MANILA - President Barack Obama landed in the Philippines Monday to cement new defence ties on the last leg of an Asian tour conducted against a backdrop of territorial tensions between US allies and China.
Obama flew into Manila from Malaysia, hours after the allies signed a new defence agreement allowing more US troops and defence hardware to rotate through the Philippines, part of a US rebalancing of military power towards rising Asia.
Obama was also preoccupied with the crisis in Ukraine, which has shadowed him around Asia for the last six days, as the United States and Europe gear up to slap new sanctions on Russia, likely within hours.
Obama was due to meet Philippine President Benigno Aquino, participate in a joint press conference and be honoured at a state dinner.
Anti-China sentiments run high in the Philippines, which is locked in a showdown with the Asian giant over disputed atolls in the South China Sea, part of a proliferation of maritime hotspots that has stoked Asian tensions.
During a tour that has taken him to Japan, South Korea and Malaysia, Obama has repeatedly warned that small nations should not be bullied by larger ones, a clear reference to China's increasingly sharp geopolitical elbows.
"Disputes need to be resolved peacefully, without intimidation or coercion, and... all nations must abide by international rules and international norms," Obama said in Malaysia Sunday.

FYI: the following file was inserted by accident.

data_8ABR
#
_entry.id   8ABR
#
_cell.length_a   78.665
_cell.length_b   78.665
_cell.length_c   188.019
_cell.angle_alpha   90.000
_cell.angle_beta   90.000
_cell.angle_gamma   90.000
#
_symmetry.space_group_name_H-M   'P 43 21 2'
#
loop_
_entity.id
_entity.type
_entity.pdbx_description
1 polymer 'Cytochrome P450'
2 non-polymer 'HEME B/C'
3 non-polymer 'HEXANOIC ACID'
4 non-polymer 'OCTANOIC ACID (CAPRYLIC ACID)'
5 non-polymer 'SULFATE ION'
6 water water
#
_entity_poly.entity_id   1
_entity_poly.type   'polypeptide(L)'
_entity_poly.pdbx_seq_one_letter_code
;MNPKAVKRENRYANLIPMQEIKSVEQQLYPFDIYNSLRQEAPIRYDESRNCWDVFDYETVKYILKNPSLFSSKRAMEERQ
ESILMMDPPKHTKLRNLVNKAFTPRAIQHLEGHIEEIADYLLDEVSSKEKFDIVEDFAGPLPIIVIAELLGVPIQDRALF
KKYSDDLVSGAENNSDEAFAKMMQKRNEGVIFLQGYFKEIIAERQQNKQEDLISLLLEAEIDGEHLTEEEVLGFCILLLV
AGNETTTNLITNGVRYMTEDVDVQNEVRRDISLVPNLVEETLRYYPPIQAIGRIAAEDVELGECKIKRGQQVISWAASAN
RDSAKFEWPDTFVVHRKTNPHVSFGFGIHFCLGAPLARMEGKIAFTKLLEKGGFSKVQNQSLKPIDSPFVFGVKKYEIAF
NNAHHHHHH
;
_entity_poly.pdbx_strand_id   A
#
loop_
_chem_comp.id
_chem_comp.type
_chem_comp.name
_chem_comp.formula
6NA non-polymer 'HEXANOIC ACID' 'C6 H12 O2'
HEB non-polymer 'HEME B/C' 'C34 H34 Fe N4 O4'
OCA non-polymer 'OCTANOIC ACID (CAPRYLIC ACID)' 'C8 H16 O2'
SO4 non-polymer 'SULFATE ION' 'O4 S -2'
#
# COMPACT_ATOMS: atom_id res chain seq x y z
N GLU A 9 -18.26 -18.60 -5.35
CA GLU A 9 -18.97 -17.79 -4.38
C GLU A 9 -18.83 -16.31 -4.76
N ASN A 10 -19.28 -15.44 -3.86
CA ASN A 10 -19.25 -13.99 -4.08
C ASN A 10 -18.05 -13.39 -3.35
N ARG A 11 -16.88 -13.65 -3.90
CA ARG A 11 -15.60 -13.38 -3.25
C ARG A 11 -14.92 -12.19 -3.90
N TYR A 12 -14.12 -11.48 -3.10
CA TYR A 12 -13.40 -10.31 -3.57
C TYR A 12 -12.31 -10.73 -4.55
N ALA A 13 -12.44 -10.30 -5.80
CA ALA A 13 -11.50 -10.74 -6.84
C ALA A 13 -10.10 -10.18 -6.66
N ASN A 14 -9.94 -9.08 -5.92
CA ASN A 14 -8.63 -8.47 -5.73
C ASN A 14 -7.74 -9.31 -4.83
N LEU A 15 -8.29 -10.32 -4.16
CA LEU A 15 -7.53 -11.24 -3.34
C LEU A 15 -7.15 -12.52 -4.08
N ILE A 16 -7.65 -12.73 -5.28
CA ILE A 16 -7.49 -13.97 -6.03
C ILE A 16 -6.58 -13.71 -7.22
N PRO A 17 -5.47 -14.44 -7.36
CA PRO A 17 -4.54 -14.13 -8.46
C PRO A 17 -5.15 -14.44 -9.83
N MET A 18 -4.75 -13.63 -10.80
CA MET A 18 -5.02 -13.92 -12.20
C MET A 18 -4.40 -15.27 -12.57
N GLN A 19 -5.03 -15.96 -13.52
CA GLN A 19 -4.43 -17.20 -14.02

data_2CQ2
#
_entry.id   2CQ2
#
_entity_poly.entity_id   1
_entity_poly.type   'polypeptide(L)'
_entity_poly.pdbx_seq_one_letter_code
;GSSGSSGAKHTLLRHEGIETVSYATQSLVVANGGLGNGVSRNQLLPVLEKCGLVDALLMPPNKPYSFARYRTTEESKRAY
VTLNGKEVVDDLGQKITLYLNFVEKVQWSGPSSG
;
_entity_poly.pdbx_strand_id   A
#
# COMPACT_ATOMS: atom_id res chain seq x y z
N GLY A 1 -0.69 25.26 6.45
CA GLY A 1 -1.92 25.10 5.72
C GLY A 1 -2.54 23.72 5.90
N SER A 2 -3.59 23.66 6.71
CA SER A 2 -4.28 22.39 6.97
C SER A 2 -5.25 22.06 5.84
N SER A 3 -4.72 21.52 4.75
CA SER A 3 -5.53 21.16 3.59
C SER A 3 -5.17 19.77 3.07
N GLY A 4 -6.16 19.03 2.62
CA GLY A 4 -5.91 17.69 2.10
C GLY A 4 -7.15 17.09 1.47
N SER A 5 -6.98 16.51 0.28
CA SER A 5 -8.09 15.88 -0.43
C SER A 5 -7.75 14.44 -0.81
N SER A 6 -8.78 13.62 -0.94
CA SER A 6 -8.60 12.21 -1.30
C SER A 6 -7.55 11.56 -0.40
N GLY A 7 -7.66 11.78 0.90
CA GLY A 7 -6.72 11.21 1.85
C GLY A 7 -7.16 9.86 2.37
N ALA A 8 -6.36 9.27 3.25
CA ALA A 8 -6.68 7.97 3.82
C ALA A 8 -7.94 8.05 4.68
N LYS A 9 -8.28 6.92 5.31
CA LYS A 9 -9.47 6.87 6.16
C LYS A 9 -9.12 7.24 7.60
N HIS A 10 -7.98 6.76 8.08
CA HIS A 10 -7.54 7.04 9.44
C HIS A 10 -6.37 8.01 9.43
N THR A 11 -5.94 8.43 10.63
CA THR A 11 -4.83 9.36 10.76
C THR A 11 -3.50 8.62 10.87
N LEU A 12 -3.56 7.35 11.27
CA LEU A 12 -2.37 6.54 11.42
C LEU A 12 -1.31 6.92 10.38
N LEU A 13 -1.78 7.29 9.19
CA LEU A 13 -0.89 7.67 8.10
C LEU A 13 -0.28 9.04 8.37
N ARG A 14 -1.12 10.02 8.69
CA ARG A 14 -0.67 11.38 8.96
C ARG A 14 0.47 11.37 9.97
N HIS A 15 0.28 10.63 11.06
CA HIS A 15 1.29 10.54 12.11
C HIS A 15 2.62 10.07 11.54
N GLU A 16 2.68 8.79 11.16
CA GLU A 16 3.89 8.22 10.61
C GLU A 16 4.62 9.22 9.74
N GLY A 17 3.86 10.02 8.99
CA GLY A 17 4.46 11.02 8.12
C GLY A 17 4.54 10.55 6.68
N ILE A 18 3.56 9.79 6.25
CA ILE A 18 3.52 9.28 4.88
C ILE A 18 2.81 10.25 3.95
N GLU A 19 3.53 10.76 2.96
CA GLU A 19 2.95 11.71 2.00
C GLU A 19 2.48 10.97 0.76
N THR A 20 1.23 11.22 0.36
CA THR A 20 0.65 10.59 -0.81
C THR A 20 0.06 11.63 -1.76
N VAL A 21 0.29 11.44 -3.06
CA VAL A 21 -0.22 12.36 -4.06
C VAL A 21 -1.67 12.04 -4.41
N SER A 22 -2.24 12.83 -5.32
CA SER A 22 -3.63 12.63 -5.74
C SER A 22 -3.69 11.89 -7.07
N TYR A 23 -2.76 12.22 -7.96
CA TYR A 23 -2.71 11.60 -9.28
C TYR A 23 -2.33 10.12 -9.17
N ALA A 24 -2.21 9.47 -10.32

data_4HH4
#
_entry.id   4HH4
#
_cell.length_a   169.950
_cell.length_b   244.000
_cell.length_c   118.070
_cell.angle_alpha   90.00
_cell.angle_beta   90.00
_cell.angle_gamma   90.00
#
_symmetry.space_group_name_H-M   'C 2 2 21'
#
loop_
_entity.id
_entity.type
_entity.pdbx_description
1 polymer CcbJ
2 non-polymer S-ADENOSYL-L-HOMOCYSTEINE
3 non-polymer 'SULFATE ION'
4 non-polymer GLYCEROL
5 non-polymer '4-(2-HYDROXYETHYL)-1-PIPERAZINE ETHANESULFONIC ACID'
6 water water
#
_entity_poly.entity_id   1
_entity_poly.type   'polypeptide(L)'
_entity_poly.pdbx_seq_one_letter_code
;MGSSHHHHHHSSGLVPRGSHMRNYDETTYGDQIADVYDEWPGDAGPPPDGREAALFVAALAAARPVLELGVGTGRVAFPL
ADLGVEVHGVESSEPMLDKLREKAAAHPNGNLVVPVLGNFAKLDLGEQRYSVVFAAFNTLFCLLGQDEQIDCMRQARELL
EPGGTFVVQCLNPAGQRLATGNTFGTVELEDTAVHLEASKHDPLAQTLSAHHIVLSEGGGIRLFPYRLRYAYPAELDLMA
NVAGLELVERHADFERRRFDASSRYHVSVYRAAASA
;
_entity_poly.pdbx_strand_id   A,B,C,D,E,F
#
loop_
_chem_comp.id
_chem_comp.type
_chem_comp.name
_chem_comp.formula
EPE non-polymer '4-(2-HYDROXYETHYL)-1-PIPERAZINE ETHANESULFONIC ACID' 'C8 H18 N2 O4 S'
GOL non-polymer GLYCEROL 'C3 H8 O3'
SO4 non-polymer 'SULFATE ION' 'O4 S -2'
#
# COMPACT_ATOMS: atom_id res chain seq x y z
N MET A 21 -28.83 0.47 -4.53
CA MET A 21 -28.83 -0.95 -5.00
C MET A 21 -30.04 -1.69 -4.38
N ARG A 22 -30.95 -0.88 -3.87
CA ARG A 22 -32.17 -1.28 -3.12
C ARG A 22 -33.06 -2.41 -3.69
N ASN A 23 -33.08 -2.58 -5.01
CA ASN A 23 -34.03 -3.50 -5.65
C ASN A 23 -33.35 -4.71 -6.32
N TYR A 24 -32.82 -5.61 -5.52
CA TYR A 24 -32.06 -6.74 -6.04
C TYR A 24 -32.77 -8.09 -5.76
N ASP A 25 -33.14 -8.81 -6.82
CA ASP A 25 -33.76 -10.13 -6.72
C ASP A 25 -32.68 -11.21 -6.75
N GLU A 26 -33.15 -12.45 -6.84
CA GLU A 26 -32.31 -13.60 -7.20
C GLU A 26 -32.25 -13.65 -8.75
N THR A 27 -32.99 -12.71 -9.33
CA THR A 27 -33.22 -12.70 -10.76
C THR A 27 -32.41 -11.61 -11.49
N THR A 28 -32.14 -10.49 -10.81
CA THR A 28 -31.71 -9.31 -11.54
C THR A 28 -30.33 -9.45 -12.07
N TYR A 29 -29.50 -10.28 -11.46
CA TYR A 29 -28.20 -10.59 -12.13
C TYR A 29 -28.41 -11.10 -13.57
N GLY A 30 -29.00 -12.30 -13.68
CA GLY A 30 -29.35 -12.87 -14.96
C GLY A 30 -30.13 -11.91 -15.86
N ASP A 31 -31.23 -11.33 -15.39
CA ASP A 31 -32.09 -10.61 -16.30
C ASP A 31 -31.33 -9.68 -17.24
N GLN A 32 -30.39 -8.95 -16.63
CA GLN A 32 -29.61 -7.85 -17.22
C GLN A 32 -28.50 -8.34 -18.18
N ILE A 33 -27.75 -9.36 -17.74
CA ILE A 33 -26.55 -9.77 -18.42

Opening his trip, Obama made clear that US defence treaties with Japan did cover disputed islands long administered by Tokyo in the East China Sea, which are known as the Senkakus in Japan and Diaoyus in China.
The Philippines has its own territorial disputes with China in the South China Sea - notably over the Second Thomas Shoal, an outpost in the remote Spratly Islands.
US officials have not been so specific over their obligations towards Manila on territorial disputes - but it is clear they do not believe they are covered by the American Mutual Defence Treaty with the Philippines.
"With respect to some of the difficult territorial issues that are being worked through, it is hard to speculate on those because they involve hypothetical situations in the South China Sea," said deputy national security advisor Ben Rhodes.
"The US-Japan agreement has very specific coverage of territory under Japanese administration.
"Some of the disputes in the South China Sea raise more hypothetical circumstances." In essence, the difference lies in the fact that Japan already administers the Senkakus/Diaoyus while the status of other islands and reefs is disputed - even though they lie within the Philippines' internationally mandated exclusive economic zone and far closer to Filipino landmass than Chinese.
Brunei, Malaysia, and Vietnam, as well as Taiwan, also have overlapping claims to the sea, believed to contain vast deposits of natural gas and oil.